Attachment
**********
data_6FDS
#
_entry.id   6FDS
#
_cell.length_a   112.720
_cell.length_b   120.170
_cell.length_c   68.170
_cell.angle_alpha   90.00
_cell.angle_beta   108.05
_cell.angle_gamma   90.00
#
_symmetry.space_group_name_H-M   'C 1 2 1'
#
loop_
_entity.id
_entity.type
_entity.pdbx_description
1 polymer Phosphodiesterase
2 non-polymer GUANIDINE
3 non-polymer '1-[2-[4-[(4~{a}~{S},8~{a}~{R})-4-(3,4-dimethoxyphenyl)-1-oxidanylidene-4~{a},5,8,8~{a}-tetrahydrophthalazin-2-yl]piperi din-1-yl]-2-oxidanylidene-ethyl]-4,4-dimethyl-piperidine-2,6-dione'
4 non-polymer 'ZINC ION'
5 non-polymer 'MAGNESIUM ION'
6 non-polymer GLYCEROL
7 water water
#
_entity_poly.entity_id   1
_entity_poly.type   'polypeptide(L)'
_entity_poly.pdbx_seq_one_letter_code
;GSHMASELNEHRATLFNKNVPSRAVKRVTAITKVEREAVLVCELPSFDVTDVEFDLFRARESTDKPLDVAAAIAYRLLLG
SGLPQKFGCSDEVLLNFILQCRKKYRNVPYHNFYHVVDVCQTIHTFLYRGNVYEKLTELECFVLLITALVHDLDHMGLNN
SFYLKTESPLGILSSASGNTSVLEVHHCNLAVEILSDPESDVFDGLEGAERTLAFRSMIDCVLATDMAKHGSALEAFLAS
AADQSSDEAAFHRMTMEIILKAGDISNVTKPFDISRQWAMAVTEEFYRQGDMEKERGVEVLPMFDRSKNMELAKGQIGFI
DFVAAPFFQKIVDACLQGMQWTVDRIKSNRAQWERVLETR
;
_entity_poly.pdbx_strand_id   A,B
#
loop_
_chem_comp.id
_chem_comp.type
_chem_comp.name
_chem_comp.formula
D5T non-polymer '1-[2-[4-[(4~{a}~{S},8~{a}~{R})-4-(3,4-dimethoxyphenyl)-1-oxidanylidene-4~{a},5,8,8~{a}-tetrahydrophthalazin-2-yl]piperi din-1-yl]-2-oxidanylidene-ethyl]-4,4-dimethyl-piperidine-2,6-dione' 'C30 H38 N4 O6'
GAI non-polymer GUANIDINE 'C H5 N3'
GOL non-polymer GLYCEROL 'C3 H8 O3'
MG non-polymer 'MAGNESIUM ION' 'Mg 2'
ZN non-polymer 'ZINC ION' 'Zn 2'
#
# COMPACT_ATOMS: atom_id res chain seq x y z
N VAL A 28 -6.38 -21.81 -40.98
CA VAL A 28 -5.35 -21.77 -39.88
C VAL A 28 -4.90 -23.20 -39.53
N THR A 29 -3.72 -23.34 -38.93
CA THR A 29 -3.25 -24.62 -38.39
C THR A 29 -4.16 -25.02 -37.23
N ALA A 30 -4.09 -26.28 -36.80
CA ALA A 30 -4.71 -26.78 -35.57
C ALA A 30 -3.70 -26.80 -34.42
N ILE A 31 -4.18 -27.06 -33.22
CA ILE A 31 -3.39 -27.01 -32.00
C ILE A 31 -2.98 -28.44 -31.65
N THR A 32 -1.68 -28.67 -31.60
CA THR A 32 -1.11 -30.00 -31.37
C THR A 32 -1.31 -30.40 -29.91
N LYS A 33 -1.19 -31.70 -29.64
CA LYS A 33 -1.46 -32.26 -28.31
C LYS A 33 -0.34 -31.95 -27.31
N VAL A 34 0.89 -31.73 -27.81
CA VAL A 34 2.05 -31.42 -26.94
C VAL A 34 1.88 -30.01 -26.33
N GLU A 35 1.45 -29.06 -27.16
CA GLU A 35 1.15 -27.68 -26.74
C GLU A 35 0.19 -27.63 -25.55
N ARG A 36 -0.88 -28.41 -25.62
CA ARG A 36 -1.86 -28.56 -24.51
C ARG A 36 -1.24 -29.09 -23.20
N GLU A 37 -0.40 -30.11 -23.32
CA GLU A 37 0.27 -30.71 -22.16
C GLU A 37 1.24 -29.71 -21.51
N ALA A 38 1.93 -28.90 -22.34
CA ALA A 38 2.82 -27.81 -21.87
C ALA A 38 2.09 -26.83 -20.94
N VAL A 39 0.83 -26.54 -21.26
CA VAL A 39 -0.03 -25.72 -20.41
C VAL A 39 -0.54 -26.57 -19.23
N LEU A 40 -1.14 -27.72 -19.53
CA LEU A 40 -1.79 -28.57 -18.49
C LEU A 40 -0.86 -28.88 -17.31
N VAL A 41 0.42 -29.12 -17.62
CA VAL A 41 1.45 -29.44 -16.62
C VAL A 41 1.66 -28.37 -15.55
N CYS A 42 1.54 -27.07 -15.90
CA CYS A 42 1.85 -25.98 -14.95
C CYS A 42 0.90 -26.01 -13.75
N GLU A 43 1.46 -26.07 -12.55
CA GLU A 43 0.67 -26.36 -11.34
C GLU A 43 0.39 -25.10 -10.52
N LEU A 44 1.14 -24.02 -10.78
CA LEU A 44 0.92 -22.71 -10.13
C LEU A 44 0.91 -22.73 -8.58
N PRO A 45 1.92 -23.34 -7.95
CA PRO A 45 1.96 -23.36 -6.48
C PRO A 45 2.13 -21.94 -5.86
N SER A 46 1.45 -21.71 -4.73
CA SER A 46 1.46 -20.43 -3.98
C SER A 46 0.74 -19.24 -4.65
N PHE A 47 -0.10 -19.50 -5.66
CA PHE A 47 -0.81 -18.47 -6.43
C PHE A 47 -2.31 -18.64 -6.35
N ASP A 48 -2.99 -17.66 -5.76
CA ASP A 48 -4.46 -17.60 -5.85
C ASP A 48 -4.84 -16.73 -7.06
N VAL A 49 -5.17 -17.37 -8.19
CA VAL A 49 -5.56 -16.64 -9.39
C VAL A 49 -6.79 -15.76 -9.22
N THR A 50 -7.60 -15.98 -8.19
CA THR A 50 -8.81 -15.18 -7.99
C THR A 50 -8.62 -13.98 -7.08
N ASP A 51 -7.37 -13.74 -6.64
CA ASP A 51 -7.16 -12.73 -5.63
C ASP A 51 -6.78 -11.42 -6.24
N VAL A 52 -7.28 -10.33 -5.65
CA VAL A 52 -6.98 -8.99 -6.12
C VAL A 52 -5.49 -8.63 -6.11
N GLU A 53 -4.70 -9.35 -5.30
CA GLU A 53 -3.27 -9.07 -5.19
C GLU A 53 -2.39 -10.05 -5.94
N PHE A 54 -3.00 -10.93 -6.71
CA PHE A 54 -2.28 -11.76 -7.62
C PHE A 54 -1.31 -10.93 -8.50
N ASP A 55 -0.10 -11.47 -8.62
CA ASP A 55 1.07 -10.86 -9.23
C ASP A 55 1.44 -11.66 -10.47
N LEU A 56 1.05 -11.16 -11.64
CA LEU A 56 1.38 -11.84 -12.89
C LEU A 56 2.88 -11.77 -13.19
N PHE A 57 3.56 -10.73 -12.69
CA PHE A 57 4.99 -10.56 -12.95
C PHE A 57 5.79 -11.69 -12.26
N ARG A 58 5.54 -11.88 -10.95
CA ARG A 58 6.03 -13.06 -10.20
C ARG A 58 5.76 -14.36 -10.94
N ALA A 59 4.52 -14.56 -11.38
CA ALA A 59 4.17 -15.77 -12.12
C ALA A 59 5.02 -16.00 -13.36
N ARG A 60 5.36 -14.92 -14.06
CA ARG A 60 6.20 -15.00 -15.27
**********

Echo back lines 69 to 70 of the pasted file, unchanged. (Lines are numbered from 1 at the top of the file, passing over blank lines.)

C VAL A 34 1.88 -30.01 -26.33
N GLU A 35 1.45 -29.06 -27.16